One good argument against the "Rubezh is an intermediate-range missile" theory is that it would be rather stupid of Russia to build an IRBM and declare it as an ICBM for the New START purposes. But, unfortunately, it's not entirely impossible. Whether or not this is indeed what's happened, normally these kind of disputes would be quietly resolved in the Bilateral Consultative Commission. But it appears that the issue already entered U.S. political fray, so we will probably hear more about it, mostly from Congress.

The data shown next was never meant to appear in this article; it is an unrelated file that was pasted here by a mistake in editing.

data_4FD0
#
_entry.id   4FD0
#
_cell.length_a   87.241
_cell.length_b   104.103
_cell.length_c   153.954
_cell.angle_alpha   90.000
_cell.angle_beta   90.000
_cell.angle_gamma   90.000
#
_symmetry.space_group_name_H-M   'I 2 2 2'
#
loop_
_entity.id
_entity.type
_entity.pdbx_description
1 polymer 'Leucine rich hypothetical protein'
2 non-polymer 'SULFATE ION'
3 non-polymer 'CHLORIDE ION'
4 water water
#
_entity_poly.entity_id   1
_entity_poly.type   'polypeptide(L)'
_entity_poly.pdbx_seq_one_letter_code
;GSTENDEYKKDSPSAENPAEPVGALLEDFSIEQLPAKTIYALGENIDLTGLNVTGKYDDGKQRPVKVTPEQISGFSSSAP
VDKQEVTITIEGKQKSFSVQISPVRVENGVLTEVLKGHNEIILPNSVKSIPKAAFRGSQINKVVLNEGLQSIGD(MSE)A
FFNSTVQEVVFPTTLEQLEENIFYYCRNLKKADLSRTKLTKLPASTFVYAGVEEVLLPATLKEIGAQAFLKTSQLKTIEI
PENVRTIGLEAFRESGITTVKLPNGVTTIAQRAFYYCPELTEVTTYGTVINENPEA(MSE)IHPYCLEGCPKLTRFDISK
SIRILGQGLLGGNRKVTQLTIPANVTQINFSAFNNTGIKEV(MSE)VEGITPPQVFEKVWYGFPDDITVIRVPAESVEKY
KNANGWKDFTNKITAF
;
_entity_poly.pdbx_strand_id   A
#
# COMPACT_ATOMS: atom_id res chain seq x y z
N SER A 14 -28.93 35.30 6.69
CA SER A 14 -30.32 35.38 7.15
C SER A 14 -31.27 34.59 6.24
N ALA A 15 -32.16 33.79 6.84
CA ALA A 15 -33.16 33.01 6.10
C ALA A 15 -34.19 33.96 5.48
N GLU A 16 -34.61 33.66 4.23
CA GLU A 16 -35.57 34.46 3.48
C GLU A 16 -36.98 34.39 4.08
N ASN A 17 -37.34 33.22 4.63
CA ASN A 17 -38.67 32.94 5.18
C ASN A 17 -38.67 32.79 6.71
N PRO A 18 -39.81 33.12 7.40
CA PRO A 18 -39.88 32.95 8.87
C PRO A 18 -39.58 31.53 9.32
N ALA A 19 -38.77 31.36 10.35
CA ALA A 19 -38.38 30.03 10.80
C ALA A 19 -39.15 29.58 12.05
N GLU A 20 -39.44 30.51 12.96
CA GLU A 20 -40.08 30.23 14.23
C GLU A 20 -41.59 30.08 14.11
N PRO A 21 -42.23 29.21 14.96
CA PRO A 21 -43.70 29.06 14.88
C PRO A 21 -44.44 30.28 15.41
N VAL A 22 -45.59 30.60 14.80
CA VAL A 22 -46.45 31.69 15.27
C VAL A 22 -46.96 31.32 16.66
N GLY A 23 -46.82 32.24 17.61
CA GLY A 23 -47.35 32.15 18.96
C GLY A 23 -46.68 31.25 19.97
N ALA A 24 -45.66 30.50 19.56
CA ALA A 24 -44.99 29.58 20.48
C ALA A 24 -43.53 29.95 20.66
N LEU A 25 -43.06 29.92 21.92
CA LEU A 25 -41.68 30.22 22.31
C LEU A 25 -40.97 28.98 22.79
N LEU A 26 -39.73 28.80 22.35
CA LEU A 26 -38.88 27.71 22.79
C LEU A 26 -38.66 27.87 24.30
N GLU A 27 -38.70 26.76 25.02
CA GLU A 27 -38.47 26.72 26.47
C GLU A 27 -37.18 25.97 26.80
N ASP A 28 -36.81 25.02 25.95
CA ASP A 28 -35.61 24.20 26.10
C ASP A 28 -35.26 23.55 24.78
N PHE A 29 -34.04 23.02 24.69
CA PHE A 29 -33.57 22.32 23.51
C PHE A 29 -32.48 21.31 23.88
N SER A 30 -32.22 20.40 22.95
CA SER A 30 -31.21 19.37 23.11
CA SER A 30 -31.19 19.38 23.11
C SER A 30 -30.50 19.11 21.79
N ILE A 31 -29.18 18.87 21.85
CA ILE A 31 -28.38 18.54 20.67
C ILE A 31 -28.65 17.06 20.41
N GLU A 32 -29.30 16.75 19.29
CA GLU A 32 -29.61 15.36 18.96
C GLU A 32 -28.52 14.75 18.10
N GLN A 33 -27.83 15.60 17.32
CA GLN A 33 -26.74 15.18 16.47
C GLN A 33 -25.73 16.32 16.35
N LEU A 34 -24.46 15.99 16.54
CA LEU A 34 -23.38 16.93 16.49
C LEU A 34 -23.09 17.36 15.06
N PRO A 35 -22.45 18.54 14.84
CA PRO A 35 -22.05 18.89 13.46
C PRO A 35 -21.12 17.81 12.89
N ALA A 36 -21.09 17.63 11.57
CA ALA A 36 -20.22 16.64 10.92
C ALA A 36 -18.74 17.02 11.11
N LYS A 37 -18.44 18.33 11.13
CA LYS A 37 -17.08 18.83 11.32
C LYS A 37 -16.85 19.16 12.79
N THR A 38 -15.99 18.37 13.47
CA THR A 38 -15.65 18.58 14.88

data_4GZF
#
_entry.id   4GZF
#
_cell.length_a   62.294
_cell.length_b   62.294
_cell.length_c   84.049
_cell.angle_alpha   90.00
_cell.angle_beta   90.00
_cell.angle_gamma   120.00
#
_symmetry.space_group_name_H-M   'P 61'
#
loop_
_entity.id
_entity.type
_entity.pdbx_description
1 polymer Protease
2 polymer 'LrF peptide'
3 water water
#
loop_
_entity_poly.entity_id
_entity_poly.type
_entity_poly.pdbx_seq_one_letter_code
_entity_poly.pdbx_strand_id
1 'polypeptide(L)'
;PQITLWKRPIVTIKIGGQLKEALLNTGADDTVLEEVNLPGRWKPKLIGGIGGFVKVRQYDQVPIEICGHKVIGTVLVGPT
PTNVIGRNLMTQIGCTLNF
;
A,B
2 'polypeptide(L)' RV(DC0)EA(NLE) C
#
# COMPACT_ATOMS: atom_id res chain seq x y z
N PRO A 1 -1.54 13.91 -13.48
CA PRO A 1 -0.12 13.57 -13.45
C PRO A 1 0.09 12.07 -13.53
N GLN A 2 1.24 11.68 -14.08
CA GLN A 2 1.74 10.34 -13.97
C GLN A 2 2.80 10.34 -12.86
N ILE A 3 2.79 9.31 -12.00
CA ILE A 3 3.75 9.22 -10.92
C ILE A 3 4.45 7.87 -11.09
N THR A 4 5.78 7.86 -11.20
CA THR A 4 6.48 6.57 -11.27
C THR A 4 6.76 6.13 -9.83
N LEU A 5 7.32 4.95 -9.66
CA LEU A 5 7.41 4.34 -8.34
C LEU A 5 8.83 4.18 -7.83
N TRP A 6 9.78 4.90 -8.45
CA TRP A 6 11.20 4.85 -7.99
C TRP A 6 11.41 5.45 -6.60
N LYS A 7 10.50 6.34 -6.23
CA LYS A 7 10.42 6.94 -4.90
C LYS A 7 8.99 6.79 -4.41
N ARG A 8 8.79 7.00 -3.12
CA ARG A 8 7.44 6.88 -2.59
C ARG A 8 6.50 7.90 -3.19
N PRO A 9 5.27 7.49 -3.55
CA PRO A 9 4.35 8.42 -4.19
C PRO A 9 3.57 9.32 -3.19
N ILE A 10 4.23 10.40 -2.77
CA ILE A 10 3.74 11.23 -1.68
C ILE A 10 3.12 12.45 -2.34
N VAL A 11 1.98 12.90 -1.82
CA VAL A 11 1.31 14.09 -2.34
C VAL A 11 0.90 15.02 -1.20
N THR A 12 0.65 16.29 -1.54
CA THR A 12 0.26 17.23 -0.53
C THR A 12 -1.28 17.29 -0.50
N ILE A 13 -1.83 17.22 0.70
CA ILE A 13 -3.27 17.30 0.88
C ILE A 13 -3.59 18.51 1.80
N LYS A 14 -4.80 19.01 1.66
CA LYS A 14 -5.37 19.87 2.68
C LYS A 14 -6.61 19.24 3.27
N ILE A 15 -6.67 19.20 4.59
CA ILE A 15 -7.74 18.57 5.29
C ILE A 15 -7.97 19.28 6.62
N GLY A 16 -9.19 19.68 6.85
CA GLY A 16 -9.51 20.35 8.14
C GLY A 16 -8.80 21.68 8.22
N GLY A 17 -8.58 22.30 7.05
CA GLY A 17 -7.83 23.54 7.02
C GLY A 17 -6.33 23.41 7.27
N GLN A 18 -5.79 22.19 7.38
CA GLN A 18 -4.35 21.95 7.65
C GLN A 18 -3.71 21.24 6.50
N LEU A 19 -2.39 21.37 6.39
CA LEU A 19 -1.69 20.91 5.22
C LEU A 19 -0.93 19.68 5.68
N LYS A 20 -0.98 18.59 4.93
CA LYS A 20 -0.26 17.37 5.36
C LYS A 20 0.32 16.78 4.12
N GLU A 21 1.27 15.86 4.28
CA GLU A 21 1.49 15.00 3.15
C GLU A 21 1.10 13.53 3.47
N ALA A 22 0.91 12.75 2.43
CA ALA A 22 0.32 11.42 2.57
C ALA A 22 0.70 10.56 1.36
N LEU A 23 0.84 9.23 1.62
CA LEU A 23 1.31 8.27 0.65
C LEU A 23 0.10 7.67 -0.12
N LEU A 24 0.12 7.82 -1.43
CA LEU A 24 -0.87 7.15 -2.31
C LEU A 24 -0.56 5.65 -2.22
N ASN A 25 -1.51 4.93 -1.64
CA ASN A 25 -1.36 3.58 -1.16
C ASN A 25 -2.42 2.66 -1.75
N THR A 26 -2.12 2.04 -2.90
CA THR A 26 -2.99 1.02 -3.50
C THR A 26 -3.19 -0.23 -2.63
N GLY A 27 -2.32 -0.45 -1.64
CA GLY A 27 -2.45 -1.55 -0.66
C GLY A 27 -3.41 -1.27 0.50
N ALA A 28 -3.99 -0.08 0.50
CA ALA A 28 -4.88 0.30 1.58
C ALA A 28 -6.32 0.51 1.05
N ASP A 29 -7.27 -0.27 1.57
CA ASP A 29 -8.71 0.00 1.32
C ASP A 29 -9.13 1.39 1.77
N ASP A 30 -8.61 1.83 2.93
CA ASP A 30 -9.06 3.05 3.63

This is not the first treaty compliance dispute, of course. For example, in the 1990s, Russia believed that the United States maintain the capability to deploy more than eight warheads on Trident II D-5 missiles. The verification mechanism of the START treaty provided a way to check the number of warheads deployed on a missile, but Russia was unhappy about the hard shroud that the Navy used to cover the warheads and insisted that the shroud could hide more than eight RVs. The drawing on the left shows how the shroud looked like during an inspection at Kings Bay on 26 August 1995. It suggests that the missile carries eight warheads - six Mk 4 and two Mk 5 (below is an image from "A History of the FBM System", p. E-16, that shows possible warhead arrangements). The idea was that one could hide two Mk 4 warheads under the big Mk 5 shroud bump.